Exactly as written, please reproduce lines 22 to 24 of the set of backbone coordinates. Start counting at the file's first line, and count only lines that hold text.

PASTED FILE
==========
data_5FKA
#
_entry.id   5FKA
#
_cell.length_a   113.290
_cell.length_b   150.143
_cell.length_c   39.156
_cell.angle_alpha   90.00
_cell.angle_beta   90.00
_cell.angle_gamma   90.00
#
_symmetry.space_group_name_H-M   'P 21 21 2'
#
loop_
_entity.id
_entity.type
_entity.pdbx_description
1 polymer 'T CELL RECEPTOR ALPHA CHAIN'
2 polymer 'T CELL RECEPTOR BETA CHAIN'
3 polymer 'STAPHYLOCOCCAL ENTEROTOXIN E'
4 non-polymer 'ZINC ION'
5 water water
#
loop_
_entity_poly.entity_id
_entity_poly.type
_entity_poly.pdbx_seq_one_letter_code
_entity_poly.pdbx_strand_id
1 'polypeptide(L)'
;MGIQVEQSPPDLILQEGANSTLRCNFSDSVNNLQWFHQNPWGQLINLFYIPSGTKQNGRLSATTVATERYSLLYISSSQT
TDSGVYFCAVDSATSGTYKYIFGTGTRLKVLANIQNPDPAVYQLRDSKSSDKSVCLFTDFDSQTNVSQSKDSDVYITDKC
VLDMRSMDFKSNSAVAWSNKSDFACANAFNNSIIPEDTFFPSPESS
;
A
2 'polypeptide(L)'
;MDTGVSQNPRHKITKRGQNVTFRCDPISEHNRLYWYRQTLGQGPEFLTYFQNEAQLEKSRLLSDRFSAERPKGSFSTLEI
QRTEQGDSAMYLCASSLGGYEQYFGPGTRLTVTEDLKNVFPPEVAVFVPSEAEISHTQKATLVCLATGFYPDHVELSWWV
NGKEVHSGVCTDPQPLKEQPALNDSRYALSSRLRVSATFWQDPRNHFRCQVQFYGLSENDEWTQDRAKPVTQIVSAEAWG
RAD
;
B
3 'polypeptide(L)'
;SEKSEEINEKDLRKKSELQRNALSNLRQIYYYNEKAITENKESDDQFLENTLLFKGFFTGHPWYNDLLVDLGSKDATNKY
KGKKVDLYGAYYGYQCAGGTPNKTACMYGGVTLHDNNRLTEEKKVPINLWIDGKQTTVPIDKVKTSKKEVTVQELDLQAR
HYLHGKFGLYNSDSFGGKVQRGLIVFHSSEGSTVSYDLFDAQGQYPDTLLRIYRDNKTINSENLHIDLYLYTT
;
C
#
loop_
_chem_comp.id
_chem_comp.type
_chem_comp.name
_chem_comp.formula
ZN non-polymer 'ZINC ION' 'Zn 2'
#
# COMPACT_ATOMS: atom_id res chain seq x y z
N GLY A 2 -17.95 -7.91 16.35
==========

5 water water
#
loop_